The table shows that some commodities required icing, heating, and ventilation sometimes with variations depending on whether the same type of load was shipped frozen, canned, or fresh.

Where were 8-hatch cars seen in service?

Everywhere!

That was my reply when I was asked to put together information about where 8-hatch overhead ice bunker reefers could be seen in freight, express, and passenger service in Canada. More than likely not in Newfoundland: although some standard-gauge freight cars were retrucked for narrow-gauge service and passage by ferry to that remote island, then retrucked again to standard gauge when they returned. Other than that, there were few places in Canada that these cars were not seen and used. From the far north where frozen whitefish were loaded for New York City, to the north shores of Lake Erie where the temperate climate allows peaches, grapes, and tobacco to be grown, or elsewhere in southern Ontario where prized seed potatoes were shipped to New York farm coops because of their high yield in next year’s crop. But how about where these cars were seen in the United States?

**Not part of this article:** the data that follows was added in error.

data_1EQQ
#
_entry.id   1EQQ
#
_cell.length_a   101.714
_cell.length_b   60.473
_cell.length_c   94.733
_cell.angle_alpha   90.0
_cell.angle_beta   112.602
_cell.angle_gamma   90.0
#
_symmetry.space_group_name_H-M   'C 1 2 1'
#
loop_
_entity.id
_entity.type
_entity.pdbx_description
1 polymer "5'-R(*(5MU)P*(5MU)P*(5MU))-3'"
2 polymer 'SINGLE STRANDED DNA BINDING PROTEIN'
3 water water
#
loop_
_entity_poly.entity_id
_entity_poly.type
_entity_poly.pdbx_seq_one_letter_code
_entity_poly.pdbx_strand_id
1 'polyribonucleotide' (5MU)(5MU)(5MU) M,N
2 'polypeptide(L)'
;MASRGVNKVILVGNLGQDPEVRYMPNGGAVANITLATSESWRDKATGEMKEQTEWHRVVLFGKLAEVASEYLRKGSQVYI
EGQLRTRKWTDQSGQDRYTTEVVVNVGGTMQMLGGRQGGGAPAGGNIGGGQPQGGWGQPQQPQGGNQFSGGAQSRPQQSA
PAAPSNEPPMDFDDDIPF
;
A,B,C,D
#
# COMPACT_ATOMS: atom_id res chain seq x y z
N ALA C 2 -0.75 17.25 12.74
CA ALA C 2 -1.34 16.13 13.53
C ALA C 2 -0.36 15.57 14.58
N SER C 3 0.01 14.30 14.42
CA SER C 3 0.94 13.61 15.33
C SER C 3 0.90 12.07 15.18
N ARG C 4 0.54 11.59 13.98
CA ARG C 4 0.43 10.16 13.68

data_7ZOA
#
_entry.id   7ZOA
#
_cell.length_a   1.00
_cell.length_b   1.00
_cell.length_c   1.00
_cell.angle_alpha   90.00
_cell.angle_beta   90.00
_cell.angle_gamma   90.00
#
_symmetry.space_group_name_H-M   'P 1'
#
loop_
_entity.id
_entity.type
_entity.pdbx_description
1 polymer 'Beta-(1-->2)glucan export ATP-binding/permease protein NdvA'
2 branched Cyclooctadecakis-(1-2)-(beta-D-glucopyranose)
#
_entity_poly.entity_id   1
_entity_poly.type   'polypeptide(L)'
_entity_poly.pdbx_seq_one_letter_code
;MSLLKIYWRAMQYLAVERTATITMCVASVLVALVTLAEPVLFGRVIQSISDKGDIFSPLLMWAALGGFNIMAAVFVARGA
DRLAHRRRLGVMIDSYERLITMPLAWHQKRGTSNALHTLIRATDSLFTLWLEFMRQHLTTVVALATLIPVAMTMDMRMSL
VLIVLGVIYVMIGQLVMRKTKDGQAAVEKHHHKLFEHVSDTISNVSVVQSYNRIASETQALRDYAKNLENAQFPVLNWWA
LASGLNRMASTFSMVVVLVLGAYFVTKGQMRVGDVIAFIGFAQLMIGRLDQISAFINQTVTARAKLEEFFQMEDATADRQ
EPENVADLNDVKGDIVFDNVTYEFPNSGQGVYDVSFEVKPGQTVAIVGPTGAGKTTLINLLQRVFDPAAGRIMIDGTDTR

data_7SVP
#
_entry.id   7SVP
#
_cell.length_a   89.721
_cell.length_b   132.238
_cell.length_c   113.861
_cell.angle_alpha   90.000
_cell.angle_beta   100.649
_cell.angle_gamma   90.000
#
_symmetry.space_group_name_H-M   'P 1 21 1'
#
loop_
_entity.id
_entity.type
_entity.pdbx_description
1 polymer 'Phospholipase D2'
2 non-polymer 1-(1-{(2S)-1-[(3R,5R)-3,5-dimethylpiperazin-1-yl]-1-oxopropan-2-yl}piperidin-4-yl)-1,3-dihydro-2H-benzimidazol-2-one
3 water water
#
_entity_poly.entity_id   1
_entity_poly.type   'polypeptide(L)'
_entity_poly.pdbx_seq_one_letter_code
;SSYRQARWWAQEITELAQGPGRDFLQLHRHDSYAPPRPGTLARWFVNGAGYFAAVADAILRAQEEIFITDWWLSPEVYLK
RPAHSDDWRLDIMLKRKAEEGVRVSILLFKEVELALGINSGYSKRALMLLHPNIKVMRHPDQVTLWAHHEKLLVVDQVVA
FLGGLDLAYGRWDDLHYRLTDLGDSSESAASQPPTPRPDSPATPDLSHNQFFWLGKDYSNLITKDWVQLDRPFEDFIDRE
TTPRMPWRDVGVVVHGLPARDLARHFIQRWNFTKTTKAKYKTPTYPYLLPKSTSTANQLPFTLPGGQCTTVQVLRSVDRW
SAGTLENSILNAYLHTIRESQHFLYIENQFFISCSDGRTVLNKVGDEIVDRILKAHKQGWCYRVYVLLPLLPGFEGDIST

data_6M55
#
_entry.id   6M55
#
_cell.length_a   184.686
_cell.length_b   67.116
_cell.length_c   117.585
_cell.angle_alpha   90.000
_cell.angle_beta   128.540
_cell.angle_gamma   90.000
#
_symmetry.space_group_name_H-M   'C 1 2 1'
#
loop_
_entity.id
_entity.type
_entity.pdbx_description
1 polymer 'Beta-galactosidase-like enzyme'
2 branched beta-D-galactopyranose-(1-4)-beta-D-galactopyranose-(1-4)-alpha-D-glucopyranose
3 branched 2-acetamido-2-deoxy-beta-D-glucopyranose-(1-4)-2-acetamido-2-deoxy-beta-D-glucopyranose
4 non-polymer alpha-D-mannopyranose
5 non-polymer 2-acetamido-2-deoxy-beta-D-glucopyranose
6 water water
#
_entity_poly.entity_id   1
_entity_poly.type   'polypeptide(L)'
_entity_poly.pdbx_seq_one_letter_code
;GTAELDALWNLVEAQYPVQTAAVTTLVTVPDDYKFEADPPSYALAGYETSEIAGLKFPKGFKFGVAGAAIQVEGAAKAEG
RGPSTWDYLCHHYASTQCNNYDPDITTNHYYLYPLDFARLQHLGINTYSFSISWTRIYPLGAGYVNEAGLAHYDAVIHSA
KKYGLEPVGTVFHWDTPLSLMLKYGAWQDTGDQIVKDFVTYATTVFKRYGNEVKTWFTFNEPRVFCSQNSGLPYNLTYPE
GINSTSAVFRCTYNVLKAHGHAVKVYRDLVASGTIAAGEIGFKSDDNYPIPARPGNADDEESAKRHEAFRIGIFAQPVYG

Well, based on a review of books, articles, photos, on-line sources, and lading records, I have built a map of where 8-hatch reefers were seen mixed in with regular steel and wood end ice bunker reefers of the day. This is by no means an exhaustive or fully comprehensive location list, but it does provide some idea of where these cars have been seen and recorded. Additionally, the Grand Trunk Western had 100 similar cars built in 1955 that saw extensive service from the Chicago area through Canada, and into Buffalo and beyond.